Air transportation communications and IT specialist SITA highlighted in a recent webinar how technology can be used most effectively to help airports around the world resume safe operations.
Sebastien Fabre, VP airline and airport at SITA, explained, “Our industry must transform the passenger experience to increase traveler safety while balancing economic pressures from slow customer demand. To successfully walk this tightrope and navigate a return to the skies for viable volumes of passengers, airports and airlines need to assimilate new information from governments and health officials, adapt operations immediately and automate processes permanently.”
For example, SITA has introduced solutions that enable passengers to use their mobile device as a remote control for touchpoints such as self-bag drop and check-in kiosks, removing the need to touch any airport equipment.
Fabre noted that technology will be fundamental in helping airlines and airports comply with new and fast-changing regulations to restore passengers’ confidence in flying. New preventive measures aimed at limiting risk in the airport and on board will require a new approach to passenger management.
He stated that SITA was rapidly rolling out new solutions that addressed the above challenges, complementing short-term hygiene measures such as the use of masks and gloves. These solutions centered on three key areas:
Distancing: Using real-time monitoring technologies along with predictive analytics, appropriate distancing between passengers at key points across the airport can be achieved. Predictive analytics will also support more proactive planning. There is also an opportunity to extend the boundaries of the airport where key steps such as check-in and bag drop are managed before arriving at the terminal through a passenger’s mobile.
Hygiene and sanitation: Technology is helping reduce the risk of infection by avoiding contact at key touchpoints. Using a combination of biometric and mobile solutions, passengers no longer have to touch a kiosk or surface, managing their journey from their phone.
Health checks: In addition to integrating health or thermal checks into key touchpoints such as check-in kiosks, governments will – by leveraging risk management solutions – be able to use pre-boarding check (advance passenger processing) and perform analytics on passenger journey data to identify and mitigate potential health risks.
Speaking at the webinar, Jeremy Springall, VP border management, SITA, highlighted, “We are seeing specific regions wishing to allow limited movement within zones first, for example, the trans-Tasman bubble. For governments, this requires an information-driven approach based on real-time data and responsiveness to handle rapidly changing situations.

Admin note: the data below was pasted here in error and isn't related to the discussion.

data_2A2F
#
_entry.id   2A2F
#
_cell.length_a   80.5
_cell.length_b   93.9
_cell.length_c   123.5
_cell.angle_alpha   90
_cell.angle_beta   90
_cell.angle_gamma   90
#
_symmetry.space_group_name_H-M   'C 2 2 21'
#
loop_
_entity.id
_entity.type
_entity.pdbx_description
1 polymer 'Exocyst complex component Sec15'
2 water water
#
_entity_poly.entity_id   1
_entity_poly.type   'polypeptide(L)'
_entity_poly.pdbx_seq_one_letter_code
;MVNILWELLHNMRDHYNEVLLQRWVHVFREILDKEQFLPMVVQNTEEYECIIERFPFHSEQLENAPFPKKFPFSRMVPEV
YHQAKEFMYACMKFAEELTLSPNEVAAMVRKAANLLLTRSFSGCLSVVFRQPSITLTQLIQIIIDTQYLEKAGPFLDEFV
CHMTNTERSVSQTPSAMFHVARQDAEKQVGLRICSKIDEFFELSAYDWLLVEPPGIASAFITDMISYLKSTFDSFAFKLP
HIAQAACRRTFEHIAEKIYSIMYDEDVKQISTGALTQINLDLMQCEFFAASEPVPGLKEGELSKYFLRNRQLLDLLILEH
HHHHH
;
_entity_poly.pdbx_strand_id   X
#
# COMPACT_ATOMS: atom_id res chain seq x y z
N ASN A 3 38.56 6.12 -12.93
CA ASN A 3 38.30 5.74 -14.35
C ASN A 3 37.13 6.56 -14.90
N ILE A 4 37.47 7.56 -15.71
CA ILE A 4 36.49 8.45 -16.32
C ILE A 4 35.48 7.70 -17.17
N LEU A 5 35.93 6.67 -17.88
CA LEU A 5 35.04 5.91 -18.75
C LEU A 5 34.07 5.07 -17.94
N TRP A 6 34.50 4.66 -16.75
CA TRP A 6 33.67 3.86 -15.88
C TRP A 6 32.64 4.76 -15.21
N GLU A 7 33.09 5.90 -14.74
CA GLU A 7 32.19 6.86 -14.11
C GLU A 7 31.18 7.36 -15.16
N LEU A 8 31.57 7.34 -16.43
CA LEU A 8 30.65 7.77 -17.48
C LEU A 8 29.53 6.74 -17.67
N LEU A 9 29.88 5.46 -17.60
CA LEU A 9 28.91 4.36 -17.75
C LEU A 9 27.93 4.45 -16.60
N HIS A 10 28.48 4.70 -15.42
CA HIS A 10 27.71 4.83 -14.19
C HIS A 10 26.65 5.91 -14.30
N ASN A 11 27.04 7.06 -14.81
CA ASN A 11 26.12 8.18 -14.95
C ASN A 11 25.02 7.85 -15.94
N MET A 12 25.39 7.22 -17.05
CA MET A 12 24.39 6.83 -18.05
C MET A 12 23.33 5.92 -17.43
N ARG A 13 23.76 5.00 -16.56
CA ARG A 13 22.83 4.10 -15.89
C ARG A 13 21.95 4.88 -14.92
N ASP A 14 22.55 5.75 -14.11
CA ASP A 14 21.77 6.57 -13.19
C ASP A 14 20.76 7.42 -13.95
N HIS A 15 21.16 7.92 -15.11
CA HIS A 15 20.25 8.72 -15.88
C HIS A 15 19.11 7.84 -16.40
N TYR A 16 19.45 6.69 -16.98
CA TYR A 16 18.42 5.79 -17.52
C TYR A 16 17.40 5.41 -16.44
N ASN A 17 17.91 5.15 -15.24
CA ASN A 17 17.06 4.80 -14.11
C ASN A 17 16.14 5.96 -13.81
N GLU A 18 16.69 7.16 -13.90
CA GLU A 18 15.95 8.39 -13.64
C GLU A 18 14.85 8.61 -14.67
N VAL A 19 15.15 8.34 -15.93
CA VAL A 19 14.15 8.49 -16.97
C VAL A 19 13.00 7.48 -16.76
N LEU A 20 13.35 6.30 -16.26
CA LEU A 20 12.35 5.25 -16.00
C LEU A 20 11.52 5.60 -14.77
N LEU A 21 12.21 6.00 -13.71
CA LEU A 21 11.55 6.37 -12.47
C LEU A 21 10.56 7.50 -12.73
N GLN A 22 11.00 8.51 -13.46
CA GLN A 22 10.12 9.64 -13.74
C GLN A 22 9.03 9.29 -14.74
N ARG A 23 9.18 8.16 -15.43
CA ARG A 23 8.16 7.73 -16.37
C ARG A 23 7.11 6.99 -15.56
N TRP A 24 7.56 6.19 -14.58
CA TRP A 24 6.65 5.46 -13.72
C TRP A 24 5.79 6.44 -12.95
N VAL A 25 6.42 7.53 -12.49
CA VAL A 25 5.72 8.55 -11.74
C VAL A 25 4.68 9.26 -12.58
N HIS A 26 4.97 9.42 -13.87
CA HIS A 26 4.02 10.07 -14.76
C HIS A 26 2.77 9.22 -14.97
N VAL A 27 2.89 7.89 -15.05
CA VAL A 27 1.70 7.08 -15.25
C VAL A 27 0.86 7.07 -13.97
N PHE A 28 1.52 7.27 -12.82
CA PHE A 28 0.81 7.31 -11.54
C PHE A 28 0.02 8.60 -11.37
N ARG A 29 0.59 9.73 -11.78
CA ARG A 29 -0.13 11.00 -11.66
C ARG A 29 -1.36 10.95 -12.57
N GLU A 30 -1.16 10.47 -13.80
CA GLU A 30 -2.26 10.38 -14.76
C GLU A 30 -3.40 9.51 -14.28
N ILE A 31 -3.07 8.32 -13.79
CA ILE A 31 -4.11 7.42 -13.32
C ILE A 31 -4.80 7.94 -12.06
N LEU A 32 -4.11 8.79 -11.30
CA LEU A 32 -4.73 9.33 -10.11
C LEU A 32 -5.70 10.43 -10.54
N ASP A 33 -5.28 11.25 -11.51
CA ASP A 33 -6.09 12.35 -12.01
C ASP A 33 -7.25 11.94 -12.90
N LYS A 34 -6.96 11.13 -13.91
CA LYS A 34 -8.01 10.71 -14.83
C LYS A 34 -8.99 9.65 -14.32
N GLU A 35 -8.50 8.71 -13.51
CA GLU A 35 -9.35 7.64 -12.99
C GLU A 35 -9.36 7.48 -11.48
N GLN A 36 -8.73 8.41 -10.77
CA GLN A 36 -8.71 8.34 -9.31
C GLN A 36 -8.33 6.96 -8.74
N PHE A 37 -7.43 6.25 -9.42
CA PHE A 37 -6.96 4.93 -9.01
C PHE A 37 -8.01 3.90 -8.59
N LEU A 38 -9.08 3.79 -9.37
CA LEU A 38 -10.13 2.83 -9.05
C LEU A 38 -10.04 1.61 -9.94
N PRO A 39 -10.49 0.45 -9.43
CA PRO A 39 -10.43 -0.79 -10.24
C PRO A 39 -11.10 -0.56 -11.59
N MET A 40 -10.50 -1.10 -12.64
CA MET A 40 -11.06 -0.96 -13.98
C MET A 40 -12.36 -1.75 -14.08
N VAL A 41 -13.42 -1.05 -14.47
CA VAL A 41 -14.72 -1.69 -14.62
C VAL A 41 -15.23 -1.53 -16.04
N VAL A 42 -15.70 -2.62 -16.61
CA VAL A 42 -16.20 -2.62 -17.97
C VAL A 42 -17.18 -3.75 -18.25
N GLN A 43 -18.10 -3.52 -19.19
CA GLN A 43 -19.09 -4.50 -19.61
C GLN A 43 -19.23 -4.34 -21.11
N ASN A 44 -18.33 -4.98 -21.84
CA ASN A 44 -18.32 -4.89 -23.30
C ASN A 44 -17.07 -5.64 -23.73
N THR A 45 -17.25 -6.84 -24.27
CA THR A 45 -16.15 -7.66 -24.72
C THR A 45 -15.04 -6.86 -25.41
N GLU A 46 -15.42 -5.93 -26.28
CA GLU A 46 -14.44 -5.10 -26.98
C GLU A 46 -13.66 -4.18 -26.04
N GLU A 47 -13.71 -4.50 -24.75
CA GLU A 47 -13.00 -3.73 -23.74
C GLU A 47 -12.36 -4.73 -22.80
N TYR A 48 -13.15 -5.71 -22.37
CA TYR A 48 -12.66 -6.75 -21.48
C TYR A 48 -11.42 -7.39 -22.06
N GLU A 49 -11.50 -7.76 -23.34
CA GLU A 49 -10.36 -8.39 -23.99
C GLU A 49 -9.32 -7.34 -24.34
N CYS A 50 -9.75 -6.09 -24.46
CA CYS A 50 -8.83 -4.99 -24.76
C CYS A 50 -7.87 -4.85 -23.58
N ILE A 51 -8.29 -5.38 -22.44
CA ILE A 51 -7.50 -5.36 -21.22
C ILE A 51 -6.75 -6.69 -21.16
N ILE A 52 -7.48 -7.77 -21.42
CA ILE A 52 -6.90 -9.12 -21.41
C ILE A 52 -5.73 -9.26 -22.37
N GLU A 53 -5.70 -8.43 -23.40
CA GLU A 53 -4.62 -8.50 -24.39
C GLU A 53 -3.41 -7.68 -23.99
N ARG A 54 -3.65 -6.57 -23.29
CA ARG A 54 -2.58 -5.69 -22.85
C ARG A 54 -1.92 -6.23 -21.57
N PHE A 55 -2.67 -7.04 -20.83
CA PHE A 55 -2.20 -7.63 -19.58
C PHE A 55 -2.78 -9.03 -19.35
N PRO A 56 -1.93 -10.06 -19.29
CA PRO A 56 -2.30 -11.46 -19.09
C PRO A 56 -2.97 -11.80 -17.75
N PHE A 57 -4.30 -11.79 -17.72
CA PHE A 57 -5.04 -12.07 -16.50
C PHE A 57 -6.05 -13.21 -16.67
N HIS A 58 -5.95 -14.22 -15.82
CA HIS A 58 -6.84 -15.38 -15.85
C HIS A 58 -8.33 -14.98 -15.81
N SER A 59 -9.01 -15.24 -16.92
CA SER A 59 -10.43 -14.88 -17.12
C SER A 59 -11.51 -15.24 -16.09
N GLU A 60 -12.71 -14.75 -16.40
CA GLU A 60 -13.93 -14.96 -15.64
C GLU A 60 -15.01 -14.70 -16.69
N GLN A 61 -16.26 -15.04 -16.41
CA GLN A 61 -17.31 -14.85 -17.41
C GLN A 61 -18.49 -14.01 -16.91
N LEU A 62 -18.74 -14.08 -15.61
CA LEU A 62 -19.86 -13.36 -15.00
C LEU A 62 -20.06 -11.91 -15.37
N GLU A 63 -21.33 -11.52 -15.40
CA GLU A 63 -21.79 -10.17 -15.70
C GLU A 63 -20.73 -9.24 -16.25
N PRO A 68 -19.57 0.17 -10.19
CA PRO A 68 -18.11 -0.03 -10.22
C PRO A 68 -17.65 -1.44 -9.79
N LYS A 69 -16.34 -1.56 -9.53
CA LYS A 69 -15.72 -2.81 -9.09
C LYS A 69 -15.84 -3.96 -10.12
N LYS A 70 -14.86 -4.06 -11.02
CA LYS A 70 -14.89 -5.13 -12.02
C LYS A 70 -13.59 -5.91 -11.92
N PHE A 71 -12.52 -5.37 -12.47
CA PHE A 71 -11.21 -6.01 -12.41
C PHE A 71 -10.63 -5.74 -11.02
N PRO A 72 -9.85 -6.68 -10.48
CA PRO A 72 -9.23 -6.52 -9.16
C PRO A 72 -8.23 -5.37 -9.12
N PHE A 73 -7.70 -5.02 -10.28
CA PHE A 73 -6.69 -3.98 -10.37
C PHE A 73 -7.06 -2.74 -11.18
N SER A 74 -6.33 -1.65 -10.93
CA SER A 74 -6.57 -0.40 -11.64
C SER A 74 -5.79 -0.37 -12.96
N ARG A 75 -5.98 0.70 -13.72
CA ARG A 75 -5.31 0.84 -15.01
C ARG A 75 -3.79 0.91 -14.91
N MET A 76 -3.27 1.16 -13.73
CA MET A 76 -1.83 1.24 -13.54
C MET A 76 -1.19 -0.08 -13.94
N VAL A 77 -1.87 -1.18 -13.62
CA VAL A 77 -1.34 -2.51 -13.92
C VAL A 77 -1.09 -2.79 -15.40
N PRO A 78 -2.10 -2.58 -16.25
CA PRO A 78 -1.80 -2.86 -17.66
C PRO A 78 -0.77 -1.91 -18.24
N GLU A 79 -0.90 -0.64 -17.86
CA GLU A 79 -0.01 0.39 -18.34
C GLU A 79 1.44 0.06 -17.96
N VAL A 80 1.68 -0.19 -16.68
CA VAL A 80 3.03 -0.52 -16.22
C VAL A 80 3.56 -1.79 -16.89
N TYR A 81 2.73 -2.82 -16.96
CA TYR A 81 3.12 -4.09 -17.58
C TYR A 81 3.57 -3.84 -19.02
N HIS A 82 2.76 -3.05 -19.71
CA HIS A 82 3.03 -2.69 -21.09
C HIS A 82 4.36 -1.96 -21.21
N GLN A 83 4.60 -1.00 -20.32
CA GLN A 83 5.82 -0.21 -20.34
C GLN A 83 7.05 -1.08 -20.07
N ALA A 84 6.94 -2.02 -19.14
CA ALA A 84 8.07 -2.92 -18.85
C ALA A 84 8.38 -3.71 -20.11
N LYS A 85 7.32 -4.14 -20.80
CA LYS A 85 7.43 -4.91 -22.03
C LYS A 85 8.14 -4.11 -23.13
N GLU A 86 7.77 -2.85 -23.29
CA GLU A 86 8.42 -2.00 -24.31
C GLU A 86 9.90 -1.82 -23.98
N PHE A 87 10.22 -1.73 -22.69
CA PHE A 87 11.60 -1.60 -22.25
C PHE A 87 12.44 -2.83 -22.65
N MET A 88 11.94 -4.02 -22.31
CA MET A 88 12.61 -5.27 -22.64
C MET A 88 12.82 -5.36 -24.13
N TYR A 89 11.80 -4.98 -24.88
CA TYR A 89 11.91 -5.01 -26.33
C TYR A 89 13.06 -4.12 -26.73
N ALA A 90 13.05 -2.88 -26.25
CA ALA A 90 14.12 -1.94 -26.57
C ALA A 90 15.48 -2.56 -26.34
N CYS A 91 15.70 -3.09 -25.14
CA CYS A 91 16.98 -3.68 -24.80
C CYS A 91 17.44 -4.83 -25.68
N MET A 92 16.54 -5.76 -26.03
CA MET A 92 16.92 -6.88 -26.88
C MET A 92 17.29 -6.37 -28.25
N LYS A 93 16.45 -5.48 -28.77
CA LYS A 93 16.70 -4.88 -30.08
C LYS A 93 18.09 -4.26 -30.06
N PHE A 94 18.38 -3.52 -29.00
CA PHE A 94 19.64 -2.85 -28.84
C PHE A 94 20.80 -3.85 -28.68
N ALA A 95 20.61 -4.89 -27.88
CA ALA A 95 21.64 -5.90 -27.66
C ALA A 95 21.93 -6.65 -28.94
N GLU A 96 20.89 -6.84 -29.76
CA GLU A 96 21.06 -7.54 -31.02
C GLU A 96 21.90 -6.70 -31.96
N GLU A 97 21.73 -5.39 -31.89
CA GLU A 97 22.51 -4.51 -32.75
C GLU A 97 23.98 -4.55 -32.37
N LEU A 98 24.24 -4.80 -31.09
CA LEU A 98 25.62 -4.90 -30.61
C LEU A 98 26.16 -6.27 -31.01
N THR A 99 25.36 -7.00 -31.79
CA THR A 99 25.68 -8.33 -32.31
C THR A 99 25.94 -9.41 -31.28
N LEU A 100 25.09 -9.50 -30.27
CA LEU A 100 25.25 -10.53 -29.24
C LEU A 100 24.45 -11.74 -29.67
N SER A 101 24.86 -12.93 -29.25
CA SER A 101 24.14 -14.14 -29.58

“A critical element will be for governments to harmonize the approach to checking the validity of health status and sharing this information effectively. Many governments are taking a layered approach to border management, starting well in advance of travel, to identify high-risk passengers before arrival in the destination country, in turn easing the restrictions for low-risk travelers.
“It’s crucial that health checks in terms of a health ETA or declaration are performed, perhaps up to 72 hours before departure. We’re already starting to see this happen around the world in countries like Thailand and Singapore.”
Springall noted that SITA has been supporting governments around the world to adapt their advance passenger processing pre-clearance checks in support of Covid-19. For example, SITA was able to help a South American airport during the early part of the pandemic stop passengers from high-risk countries checking in for their flights.
The company believes a harmonized approach to data management between governments is crucial for mitigating the risk of resurgence. Springall gave the example of how SITA has helped airports identify passengers arriving from high-risk areas who would then be asked to self-isolate at home for 14 days to prevent the spread of Covid-19. Later it adapted operations to identify travelers who were sitting in the rows around these passengers during a flight so adequate protocols could be applied to those passengers as well.